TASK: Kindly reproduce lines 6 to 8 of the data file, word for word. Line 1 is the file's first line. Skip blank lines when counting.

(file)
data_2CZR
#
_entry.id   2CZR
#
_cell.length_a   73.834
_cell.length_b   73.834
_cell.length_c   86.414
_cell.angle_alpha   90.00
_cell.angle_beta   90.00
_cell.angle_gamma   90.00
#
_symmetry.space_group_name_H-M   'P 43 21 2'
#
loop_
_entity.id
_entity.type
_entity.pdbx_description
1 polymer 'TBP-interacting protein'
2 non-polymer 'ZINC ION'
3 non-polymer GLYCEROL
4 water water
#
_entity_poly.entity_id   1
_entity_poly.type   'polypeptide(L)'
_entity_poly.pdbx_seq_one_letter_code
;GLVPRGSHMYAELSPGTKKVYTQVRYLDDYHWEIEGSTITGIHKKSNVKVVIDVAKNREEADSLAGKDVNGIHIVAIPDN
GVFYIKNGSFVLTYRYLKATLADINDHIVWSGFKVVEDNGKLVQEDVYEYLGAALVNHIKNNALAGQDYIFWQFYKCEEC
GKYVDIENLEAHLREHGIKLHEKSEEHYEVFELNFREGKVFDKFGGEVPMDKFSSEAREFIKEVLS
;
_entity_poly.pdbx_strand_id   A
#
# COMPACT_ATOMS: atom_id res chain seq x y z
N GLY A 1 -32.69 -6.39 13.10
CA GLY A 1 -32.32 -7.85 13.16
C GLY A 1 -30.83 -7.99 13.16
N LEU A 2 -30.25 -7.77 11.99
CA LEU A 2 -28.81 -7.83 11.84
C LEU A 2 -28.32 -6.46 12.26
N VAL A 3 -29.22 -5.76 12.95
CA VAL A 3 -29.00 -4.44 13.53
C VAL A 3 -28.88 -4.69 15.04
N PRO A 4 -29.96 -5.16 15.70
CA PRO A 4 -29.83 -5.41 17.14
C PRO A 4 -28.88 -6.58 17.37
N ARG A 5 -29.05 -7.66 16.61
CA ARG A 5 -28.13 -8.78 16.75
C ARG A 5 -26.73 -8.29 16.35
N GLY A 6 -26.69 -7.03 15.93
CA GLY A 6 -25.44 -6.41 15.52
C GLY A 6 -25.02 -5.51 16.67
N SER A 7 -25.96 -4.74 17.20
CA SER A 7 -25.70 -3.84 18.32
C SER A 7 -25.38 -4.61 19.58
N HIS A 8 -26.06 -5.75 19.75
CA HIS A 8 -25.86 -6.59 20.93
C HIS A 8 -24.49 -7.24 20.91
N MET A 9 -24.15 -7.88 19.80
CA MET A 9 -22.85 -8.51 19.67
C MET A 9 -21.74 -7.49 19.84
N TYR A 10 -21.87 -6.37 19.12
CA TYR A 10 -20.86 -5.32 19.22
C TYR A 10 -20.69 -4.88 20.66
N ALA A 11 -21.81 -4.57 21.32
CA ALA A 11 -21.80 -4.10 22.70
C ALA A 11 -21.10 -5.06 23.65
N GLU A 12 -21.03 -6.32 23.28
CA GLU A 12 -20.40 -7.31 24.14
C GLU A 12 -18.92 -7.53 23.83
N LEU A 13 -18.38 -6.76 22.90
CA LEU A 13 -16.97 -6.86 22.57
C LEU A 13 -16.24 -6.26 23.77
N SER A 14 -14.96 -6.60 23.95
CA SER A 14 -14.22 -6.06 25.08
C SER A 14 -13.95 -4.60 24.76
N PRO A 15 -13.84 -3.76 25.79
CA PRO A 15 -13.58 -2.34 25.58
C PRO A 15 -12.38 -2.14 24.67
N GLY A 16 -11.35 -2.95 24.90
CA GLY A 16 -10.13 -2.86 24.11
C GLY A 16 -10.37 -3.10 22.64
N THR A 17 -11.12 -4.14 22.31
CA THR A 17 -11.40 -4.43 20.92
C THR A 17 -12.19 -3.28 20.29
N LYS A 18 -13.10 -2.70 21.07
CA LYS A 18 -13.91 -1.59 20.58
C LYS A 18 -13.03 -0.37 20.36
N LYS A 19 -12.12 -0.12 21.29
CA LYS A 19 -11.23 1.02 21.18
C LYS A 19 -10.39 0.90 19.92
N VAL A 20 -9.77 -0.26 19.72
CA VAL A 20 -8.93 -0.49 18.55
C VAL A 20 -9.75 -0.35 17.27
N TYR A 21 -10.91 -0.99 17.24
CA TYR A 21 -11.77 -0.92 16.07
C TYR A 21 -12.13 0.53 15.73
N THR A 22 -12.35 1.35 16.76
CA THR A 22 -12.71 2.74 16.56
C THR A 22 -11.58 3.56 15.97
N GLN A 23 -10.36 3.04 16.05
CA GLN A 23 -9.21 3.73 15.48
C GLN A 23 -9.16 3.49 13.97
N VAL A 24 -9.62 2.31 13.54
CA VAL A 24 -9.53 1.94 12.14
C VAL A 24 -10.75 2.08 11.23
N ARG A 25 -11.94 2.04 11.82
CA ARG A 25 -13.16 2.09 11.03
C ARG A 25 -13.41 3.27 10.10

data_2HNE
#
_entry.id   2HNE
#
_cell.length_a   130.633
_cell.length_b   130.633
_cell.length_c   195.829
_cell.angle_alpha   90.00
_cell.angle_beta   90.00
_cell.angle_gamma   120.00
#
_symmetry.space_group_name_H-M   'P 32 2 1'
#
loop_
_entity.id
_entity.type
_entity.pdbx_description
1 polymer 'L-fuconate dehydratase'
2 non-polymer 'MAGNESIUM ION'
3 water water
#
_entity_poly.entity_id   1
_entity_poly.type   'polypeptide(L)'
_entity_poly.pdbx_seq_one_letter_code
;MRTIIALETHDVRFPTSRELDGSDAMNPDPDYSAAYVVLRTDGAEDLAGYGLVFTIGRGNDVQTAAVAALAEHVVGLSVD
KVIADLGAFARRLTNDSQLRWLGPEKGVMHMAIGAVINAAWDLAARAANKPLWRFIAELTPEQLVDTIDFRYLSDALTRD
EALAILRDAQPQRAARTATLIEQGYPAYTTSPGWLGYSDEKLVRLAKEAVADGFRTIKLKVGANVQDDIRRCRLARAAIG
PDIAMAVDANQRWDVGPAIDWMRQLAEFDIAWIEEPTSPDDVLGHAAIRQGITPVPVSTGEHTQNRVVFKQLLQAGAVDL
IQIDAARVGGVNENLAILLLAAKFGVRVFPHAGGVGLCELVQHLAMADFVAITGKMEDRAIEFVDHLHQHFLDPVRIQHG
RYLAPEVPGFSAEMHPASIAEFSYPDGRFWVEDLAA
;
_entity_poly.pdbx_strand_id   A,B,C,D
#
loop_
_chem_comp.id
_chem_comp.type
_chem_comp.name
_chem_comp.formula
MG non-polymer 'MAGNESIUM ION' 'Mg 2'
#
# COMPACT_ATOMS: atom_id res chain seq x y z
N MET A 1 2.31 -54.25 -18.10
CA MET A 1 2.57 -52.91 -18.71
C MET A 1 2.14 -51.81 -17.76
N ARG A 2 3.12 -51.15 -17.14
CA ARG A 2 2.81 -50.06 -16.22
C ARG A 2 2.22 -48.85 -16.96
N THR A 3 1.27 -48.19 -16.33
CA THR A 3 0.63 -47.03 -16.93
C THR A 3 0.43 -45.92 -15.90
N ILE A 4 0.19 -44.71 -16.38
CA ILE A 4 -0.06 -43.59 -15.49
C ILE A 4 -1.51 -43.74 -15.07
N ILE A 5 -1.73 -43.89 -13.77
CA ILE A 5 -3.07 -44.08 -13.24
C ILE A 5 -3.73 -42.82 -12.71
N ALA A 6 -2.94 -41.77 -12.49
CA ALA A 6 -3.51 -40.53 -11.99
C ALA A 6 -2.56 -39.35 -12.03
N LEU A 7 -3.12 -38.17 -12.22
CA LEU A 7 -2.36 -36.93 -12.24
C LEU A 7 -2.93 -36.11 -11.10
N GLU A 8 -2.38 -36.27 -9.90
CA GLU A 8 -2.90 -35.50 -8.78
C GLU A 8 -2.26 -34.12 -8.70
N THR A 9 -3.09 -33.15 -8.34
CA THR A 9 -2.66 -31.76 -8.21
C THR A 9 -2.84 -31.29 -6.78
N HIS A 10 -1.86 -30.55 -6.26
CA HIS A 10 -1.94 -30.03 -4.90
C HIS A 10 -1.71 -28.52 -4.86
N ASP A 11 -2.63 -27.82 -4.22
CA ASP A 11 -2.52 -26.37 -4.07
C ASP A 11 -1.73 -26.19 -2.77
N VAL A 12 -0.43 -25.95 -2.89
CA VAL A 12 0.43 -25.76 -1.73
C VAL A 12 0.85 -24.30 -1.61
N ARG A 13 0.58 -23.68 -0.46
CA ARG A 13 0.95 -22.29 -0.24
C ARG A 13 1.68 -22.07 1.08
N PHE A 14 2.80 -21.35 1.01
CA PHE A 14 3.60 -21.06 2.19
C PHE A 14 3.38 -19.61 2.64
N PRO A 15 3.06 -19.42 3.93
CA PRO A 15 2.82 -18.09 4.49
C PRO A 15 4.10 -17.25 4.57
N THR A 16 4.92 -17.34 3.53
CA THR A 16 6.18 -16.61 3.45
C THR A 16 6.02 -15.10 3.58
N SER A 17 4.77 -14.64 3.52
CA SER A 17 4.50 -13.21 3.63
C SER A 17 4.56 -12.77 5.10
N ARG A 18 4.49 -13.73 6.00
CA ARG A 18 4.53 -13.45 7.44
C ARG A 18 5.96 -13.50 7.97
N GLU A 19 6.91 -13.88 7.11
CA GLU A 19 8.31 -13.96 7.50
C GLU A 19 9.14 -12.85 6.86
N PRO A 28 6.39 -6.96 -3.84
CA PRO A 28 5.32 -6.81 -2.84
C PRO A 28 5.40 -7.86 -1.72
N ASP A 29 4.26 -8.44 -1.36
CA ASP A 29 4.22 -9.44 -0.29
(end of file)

_cell.length_b   73.834
_cell.length_c   86.414
_cell.angle_alpha   90.00